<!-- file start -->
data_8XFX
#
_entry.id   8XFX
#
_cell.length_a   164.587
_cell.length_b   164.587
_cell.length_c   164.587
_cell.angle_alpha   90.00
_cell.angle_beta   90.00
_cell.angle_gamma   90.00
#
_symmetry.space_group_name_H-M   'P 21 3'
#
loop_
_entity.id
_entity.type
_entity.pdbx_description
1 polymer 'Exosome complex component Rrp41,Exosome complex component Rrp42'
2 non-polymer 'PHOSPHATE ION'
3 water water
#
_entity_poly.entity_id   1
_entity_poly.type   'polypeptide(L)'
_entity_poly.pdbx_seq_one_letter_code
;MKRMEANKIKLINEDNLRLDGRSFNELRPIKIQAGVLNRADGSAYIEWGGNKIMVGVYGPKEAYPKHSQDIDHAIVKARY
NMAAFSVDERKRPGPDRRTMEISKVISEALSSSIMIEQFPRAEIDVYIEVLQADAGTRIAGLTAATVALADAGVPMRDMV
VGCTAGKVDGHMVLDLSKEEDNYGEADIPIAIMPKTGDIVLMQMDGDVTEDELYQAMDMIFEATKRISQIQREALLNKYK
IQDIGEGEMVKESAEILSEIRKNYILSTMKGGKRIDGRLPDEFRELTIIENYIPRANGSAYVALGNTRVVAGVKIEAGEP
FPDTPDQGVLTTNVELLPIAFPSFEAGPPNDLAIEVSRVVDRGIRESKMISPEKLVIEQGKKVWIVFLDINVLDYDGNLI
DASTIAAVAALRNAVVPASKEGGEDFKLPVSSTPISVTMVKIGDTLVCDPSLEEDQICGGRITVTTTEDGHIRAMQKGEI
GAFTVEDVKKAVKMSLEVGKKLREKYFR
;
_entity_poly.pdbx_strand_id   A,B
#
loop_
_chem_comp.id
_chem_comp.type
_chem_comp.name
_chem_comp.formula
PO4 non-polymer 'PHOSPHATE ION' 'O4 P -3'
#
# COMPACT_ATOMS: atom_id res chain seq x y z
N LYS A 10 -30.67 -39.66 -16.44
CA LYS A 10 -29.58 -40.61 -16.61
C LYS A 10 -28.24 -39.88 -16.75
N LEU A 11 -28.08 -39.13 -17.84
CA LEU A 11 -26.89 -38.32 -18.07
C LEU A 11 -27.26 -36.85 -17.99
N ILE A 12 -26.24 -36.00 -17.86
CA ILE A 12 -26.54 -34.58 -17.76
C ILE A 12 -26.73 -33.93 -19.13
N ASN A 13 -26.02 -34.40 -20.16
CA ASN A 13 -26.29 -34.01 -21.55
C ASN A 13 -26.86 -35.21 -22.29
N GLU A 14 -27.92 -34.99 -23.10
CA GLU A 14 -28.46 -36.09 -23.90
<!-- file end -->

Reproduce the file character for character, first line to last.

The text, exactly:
data_8XFX
#
_entry.id   8XFX
#
_cell.length_a   164.587
_cell.length_b   164.587
_cell.length_c   164.587
_cell.angle_alpha   90.00
_cell.angle_beta   90.00
_cell.angle_gamma   90.00
#
_symmetry.space_group_name_H-M   'P 21 3'
#
loop_
_entity.id
_entity.type
_entity.pdbx_description
1 polymer 'Exosome complex component Rrp41,Exosome complex component Rrp42'
2 non-polymer 'PHOSPHATE ION'
3 water water
#
_entity_poly.entity_id   1
_entity_poly.type   'polypeptide(L)'
_entity_poly.pdbx_seq_one_letter_code
;MKRMEANKIKLINEDNLRLDGRSFNELRPIKIQAGVLNRADGSAYIEWGGNKIMVGVYGPKEAYPKHSQDIDHAIVKARY
NMAAFSVDERKRPGPDRRTMEISKVISEALSSSIMIEQFPRAEIDVYIEVLQADAGTRIAGLTAATVALADAGVPMRDMV
VGCTAGKVDGHMVLDLSKEEDNYGEADIPIAIMPKTGDIVLMQMDGDVTEDELYQAMDMIFEATKRISQIQREALLNKYK
IQDIGEGEMVKESAEILSEIRKNYILSTMKGGKRIDGRLPDEFRELTIIENYIPRANGSAYVALGNTRVVAGVKIEAGEP
FPDTPDQGVLTTNVELLPIAFPSFEAGPPNDLAIEVSRVVDRGIRESKMISPEKLVIEQGKKVWIVFLDINVLDYDGNLI
DASTIAAVAALRNAVVPASKEGGEDFKLPVSSTPISVTMVKIGDTLVCDPSLEEDQICGGRITVTTTEDGHIRAMQKGEI
GAFTVEDVKKAVKMSLEVGKKLREKYFR
;
_entity_poly.pdbx_strand_id   A,B
#
loop_
_chem_comp.id
_chem_comp.type
_chem_comp.name
_chem_comp.formula
PO4 non-polymer 'PHOSPHATE ION' 'O4 P -3'
#
# COMPACT_ATOMS: atom_id res chain seq x y z
N LYS A 10 -30.67 -39.66 -16.44
CA LYS A 10 -29.58 -40.61 -16.61
C LYS A 10 -28.24 -39.88 -16.75
N LEU A 11 -28.08 -39.13 -17.84
CA LEU A 11 -26.89 -38.32 -18.07
C LEU A 11 -27.26 -36.85 -17.99
N ILE A 12 -26.24 -36.00 -17.86
CA ILE A 12 -26.54 -34.58 -17.76
C ILE A 12 -26.73 -33.93 -19.13
N ASN A 13 -26.02 -34.40 -20.16
CA ASN A 13 -26.29 -34.01 -21.55
C ASN A 13 -26.86 -35.21 -22.29
N GLU A 14 -27.92 -34.99 -23.10
CA GLU A 14 -28.46 -36.09 -23.90